I reject the premise that any level of government should be involved in the education of anyone. From birth to death, government has NO role in education. It is the parents or the individual’s responsibility to decide what they learn and pay for it out of their own resources.

    That stipulated, I recently had an idea for the structure of public education.

    Each Congressional District* should also be a School District.

    *A First! Citizen Wants MORE Congressmen - Jan 31, 2020
    I like the idea of increasing the number of Representatives. (I’d suggest doubling since that would require a new meeting space for the House of Representatives and maybe they could locate it in rural South Dakota.) As it is, each person gets a smaller and smaller fraction of power as the number of people in a Congressional District increases.

    Currently, the STATE of South Carolina has 85 school districts and the COUNTY of Los Angeles has one. Both serve about 750,000 students. Do you see a problem? I’ll provide just one statistic to get your thought process started. Each of those 85 districts has a superintendent earning around $100,000. The LA County ONE earns $350,000. Do the math if you can.
    Coincidentally a Congressional District currently has about 750,000 “residents”. (We could discuss additional demographics. Citizen/Non-citizen, age, skin color, etc., but I’ll pass on that.) I’ll toss out that about 250,000 of those residents are (?)K-12 aged. (? Some people believe government should start with K2, as in 2-year olds have a right to tax-payer funded day-care which at that age is about all you can offer.)

    A school district with 250,000 students sounds like a “local” education system in which parents could be actively involved. Since Congressional Districts are already “fairly” (that’s sarcasm) drawn to “fairly” represent the local demographics, I can’t see why anyone would be opposed to them being used for school districts as well.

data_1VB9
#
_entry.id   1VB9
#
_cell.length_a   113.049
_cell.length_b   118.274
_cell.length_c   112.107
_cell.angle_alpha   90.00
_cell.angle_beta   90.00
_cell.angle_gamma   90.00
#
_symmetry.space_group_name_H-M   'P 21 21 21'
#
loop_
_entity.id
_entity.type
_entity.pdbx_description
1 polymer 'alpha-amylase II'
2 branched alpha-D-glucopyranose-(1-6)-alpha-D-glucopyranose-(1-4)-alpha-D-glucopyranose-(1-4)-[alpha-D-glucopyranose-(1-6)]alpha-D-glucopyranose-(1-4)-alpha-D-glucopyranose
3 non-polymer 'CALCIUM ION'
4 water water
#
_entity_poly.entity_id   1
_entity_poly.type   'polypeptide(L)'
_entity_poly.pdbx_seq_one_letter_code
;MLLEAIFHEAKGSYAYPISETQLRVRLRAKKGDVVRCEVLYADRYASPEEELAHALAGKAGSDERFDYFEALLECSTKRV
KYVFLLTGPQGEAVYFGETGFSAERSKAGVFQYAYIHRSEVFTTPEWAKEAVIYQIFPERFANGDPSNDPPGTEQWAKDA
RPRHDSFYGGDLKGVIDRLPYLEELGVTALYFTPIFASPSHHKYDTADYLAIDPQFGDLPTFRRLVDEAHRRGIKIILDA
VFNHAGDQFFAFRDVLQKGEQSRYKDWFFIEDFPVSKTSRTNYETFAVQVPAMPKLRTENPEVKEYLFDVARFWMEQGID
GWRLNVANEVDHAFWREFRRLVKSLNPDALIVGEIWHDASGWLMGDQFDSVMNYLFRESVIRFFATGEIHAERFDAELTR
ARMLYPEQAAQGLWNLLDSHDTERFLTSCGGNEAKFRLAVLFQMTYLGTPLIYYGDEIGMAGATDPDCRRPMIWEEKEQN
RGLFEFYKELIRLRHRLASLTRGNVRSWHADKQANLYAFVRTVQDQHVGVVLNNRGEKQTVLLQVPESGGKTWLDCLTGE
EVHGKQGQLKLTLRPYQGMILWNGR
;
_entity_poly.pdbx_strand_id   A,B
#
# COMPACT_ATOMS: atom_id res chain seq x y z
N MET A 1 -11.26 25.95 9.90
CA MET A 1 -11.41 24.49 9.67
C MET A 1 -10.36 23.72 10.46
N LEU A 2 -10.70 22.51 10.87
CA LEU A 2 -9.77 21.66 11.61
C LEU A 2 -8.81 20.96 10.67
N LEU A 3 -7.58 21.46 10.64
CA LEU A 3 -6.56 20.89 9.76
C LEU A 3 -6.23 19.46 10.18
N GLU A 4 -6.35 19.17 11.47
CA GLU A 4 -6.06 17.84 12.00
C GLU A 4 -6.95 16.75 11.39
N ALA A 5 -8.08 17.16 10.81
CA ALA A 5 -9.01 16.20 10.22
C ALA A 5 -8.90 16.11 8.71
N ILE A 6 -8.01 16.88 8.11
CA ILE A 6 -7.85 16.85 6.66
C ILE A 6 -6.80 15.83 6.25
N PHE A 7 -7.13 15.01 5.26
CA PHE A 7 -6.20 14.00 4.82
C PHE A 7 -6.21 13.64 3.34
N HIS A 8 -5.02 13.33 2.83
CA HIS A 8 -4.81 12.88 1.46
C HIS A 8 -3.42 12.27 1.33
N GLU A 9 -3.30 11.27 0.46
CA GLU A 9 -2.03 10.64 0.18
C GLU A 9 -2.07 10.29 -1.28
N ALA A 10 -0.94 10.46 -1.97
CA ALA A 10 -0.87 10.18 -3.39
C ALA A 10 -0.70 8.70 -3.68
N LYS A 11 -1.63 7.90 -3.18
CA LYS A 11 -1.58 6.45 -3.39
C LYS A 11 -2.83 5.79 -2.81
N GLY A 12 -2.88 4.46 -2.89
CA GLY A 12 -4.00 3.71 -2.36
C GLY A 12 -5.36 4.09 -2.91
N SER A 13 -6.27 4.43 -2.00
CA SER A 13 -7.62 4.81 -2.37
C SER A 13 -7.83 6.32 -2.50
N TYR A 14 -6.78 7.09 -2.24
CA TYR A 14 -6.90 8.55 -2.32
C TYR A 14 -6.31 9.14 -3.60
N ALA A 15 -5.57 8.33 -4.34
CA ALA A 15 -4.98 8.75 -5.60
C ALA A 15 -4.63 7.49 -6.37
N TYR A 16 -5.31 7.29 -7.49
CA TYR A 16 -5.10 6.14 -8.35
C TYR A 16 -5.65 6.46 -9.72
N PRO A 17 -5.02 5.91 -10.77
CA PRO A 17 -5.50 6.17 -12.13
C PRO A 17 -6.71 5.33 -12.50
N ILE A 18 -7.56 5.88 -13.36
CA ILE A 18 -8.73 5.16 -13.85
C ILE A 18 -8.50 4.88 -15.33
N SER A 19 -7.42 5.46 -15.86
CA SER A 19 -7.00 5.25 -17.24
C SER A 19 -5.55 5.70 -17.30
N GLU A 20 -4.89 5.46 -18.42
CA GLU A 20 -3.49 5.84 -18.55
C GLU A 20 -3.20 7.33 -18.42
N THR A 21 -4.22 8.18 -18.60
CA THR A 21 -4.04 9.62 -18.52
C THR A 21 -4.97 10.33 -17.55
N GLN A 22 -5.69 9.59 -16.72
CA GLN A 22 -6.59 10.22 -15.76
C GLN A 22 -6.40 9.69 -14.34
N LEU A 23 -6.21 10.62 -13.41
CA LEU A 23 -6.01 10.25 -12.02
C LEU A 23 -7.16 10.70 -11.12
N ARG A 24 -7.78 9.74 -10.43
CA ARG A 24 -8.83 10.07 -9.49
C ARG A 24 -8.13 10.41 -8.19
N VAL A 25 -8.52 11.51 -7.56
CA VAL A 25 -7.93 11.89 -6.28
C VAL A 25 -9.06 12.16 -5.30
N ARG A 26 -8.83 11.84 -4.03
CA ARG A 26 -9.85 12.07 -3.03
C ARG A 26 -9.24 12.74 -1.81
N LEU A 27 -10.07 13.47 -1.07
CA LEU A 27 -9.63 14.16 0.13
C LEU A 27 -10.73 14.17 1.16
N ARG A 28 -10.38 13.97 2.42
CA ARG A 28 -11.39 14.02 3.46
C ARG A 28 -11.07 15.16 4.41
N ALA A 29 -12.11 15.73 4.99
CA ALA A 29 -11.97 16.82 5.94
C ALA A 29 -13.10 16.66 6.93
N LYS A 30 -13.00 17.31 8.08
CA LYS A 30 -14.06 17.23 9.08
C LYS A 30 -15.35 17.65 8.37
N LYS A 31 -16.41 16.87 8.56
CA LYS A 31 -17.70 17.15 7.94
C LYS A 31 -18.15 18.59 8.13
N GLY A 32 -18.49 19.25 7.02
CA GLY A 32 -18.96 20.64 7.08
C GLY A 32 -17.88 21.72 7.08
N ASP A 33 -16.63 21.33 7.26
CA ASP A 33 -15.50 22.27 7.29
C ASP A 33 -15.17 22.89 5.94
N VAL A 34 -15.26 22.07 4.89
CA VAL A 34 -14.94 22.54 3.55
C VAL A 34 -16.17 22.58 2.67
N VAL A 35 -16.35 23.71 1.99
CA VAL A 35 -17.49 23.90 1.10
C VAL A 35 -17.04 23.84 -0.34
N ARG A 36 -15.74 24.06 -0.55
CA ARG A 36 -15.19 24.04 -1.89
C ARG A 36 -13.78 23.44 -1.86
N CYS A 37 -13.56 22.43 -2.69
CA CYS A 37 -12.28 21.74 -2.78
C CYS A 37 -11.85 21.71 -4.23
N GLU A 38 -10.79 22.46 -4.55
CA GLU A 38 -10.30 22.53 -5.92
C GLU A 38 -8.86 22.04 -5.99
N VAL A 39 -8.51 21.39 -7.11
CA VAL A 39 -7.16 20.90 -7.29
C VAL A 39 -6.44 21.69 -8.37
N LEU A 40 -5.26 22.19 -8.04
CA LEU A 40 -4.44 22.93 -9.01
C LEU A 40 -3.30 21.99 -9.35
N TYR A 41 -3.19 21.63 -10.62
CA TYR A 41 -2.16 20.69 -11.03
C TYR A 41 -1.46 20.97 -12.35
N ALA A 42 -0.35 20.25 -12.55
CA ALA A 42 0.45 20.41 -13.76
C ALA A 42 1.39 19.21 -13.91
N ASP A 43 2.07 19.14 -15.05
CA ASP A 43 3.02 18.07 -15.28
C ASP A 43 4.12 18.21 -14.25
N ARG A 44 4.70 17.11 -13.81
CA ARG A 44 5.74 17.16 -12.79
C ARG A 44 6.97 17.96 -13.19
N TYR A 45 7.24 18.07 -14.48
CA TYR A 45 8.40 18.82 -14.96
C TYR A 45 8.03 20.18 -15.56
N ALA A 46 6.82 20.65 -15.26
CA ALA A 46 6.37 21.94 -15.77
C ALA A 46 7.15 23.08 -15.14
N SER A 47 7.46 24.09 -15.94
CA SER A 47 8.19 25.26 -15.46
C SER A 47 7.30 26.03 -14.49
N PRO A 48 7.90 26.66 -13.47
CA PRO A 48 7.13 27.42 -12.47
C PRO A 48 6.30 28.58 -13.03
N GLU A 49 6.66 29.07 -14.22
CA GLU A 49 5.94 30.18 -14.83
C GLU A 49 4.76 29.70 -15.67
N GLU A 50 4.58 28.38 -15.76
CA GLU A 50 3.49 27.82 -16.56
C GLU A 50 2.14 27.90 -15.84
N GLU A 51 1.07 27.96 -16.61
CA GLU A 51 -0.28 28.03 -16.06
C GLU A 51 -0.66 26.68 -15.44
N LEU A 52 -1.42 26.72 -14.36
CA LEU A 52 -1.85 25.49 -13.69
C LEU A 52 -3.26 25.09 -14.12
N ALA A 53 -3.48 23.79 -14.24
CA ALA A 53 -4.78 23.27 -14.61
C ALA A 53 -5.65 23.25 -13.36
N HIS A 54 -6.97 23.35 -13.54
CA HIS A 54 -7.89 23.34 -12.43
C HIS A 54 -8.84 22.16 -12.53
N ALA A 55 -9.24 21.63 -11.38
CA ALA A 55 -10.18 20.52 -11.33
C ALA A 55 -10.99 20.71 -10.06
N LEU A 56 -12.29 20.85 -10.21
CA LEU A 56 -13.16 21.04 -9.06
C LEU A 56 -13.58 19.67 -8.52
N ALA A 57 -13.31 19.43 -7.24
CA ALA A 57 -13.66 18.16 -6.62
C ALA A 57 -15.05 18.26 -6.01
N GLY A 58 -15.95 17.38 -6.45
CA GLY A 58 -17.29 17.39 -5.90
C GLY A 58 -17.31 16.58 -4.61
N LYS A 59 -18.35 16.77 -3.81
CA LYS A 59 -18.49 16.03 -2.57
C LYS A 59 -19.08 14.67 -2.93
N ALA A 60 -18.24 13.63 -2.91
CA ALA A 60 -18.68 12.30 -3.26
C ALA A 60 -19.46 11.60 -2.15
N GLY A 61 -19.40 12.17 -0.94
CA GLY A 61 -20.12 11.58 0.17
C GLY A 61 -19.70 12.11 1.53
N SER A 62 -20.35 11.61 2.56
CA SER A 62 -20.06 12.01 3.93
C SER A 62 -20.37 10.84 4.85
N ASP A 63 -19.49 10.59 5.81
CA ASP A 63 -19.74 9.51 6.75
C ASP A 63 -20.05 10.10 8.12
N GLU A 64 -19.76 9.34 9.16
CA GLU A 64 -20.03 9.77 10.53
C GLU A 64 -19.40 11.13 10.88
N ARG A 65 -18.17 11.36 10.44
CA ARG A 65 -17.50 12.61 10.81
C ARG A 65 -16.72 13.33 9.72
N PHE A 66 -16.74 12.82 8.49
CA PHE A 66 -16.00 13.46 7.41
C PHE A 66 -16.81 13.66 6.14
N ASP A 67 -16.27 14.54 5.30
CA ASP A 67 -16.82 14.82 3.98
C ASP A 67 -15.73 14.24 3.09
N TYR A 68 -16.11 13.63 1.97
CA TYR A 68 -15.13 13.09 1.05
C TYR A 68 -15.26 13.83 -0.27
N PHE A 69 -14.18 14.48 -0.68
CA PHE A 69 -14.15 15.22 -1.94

Since, according to every education “expert”, “education is local and should be directed by parents”, we would then abolish all governmental education agencies – the Federal Department of Education and all State agencies. There would be NO government agency “above”, in any sense, the LOCAL district. If local districts wanted to develop standards or share costs, that would be up to the PARENTS in those districts to decide.

    This is my first pass at presenting this idea. What do y’all think?

    1. Seems counterintuitive to make government bigger (increasing the number or representatives) to make it smaller but what you're saying makes sense. Just remember, you're always fighting the many agents of Pournelle's Iron Law trying to make the organizations bigger and immune to control.

      How would one abolish all other governmental education agencies? Seems the state governments would fight to maintain their control and graft pipeline going.

      Take the SC/LA school stats you mention. The way I read that, El Lay has a better organization than South Carolina - they get more bang per buck spent on education. The El Lay Edumacation Czar has a bigger job than then any of the 85 in SC with more students, more teachers, and more everything, so his job is probably worth more like the $350K. If SC residents don't like their economics, they can vote to change it, otherwise it's NoMFB (None of My Business). I'd also bet a cuppa Starbucks that very few SC voters even know it.

      Just some random thoughts, but I'll point out the biggest problem with most legislation is that nobody seems to ask, "and then what happens?" to think about unintended consequences.

  4. Public schools initially were in good part designed to prevent/overcome population fragmentation. That was probably a reasonable goal considering the "blotchy" settlement of people frtom different countries,ethnicities.

    The "poverty" indicators for these schools are garbage. Data on crime, race, ethnicity, and language spoken at home are needed. "White" rural "poverty" and social problems are not the same as urban problems. What works in traditional rural areas may be worthless in the inner cities. Different populations with very different problems.

    1. Assimilation NOT accommodation should be of government schools.

      Statistics are a waste of money. We didn't need statistics in the SUCCESSFUL 50s and 60s.